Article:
When the National Institutes of Health says 8 out of 10 people suffer from back pain, you know there’s a problem. Back pain can stem from tension in your lower back and reach all the way up to the shoulders.
And while most cases of back pain only last for a few days, others can last anywhere from a few months to several years. Fortunately, focusing more on your posture can help decrease your chances of back pain and increase your range of motion.
Bad Posture Leads to Back Pain
Slouching you’ve seen it before and probably do it yourself. More and more people are slouching because they’re spending most of their time hunched over their computer desk or on the couch with their tablet in hand. However, slouching does more than affect your physical appearance; it also affects your spinal alignment.
Slouching brings your head forward and rounds your shoulders, ultimately affecting your alignment and leading to neck and jaw pain, headaches and upper back pain. Worse yet, if you slouch while sitting, you almost certainly slouch while standing. Standing up straight with your shoulders back aligns your spine and takes pressure off your shoulders, neck and head. You don’t have to stand at attention like a soldier, but practicing good posture helps avoid hunched shoulders and a slouched upper back.
The Major Causes of Bad Posture
Bad posture doesn’t just develop because of joint and muscle problems; it also occurs with performing repetitive motions or toting heavy objects like a backpack around every day.
In fact, Fitness magazine published an article on how everyday activities like sitting in front of a computer all day or even continuously clenching your jaw can affect your back.
Standing Straight to Fight Bad Posture
The key to improving your posture is to always be aware of it. This may be hard at first, so start small. Here are a few tips to keep in mind:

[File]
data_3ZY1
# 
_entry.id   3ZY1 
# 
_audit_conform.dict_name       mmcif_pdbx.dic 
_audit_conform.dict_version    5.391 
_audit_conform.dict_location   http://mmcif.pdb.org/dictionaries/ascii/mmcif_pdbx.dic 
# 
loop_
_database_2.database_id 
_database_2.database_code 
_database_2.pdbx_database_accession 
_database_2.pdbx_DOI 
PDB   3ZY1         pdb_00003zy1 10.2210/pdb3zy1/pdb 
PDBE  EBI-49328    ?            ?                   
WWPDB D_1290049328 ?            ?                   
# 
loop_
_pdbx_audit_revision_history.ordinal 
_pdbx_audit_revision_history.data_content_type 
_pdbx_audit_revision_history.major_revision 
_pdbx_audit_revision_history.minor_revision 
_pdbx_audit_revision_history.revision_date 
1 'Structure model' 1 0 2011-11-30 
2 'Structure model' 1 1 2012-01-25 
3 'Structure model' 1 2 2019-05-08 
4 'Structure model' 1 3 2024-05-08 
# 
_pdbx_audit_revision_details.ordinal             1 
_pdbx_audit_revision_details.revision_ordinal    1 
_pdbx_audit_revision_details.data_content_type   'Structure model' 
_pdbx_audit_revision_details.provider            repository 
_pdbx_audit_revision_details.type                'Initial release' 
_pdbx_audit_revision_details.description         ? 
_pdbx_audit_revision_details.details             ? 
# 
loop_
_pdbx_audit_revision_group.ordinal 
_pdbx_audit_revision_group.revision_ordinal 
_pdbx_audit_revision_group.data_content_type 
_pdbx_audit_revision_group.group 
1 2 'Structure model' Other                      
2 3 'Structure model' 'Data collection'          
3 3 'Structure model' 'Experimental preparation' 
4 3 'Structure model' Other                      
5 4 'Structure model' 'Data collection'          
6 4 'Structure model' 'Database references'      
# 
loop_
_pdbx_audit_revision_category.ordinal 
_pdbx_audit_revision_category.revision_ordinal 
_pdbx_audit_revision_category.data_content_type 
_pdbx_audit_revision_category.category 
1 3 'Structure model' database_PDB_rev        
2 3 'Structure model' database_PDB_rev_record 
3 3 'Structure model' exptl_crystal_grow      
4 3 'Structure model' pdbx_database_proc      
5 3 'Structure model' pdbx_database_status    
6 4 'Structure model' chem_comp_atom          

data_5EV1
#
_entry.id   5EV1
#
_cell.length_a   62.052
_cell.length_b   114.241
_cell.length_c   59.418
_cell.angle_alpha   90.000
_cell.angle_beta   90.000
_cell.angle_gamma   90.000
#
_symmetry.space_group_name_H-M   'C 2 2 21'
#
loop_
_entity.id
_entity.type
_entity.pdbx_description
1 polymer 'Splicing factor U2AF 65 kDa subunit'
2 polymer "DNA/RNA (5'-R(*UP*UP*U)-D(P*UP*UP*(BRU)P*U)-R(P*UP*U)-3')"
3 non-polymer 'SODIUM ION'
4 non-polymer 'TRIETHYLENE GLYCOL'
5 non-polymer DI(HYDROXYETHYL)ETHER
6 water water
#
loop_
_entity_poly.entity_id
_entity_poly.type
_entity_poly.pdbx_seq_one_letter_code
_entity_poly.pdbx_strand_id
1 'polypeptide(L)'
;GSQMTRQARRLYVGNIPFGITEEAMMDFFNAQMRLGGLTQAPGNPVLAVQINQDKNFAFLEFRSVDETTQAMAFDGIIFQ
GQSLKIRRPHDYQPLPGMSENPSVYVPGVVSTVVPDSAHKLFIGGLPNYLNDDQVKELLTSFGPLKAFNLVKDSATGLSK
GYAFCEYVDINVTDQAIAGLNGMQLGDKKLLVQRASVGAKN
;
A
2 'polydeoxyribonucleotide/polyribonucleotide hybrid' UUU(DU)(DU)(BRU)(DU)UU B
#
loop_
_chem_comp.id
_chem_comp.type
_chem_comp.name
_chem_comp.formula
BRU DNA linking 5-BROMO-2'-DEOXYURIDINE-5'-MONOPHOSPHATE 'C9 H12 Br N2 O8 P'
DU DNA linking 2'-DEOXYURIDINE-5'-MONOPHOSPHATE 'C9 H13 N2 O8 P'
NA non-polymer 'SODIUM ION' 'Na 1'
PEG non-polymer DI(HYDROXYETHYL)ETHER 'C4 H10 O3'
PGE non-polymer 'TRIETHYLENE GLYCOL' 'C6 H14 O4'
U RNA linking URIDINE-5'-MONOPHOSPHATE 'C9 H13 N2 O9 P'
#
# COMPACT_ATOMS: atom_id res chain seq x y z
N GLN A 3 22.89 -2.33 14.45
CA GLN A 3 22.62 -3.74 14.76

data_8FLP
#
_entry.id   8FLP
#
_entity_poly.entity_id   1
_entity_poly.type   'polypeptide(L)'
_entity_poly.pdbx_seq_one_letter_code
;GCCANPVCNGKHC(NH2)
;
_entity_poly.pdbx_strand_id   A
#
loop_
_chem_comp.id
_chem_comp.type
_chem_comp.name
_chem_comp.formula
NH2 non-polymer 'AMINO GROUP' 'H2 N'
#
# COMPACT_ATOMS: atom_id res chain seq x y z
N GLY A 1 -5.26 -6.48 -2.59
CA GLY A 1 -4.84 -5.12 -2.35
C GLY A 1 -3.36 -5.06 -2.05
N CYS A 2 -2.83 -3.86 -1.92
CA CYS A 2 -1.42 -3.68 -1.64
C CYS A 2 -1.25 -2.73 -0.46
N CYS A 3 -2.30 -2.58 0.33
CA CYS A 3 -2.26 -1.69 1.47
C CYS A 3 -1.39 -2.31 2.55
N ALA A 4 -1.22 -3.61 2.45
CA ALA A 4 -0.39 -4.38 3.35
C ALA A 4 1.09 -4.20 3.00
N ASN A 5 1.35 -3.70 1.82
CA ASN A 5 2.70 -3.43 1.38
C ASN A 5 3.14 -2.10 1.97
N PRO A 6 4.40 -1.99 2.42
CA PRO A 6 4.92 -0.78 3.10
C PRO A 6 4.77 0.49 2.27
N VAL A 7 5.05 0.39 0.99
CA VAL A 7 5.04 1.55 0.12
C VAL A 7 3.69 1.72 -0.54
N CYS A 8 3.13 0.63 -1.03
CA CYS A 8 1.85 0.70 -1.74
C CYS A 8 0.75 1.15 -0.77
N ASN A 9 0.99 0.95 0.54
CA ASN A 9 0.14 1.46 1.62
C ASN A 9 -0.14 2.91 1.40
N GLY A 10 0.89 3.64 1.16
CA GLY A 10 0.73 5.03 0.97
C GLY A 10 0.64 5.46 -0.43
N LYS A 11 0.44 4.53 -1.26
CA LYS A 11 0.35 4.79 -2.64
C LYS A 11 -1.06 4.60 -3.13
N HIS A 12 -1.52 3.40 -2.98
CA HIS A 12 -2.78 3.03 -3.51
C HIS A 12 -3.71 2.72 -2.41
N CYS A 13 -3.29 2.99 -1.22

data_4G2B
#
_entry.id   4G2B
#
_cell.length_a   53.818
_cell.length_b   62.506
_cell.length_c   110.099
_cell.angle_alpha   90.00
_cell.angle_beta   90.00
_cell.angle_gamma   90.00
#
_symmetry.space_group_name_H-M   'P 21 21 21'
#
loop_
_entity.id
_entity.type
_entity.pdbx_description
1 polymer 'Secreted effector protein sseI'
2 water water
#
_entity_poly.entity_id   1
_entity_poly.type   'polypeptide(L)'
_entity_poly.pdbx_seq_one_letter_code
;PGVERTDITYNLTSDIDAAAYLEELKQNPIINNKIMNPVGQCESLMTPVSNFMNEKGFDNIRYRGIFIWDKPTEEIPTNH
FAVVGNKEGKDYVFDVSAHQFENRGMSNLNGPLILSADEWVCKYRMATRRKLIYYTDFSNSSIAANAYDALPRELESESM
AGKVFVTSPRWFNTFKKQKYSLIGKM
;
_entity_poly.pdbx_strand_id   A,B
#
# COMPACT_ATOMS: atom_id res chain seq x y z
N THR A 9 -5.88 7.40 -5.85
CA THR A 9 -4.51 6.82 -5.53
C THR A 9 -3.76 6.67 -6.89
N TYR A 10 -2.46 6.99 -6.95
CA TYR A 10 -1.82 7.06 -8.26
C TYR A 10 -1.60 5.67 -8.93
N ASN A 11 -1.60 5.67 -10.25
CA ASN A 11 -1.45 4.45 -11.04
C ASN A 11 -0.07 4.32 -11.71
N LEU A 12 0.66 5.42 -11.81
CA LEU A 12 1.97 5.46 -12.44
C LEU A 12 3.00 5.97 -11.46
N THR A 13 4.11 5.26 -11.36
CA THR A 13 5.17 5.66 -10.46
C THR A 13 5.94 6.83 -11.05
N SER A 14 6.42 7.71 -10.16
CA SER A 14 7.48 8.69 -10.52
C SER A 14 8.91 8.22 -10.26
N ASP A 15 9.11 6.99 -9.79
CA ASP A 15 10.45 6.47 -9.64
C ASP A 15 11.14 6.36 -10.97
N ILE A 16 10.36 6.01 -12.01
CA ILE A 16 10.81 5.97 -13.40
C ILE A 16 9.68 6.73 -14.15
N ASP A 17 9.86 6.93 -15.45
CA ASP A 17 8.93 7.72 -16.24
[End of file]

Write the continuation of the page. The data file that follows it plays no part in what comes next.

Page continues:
- Recognizing and correcting your slouched back at your desk, or while standing in line.
- Sitting or standing with your shoulders relaxed but pulled back to align with your body.
- Straightening your upper back by curving in your lower back and jetting your buttocks a small bit behind you.
Make a mental note to think of how you’re sitting or standing once every hour or two. Once you’ve gotten in the habit of consistently thinking about and readjusting your posture, sitting up and standing straight will come naturally.
Standing up straight may cause a little discomfort at first, it may even feel a little awkward, but if you make it a priority to sit and stand up straight, you’ll improve your posture and strengthen your back muscles.
If you sit for hours at your job, take breaks every 30 minutes and practice standing up straight to help alleviate back pain. With consistent practice and recognizing poor habits, you can improve your posture and help avoid back pain in your everyday routine.
If your back hurts and you don’t think your posture is to blame, it may be time to see a professional. North American Spine is a leader in spinal health. In fact, their minimally invasive approach to spine surgery has an 82% success rate.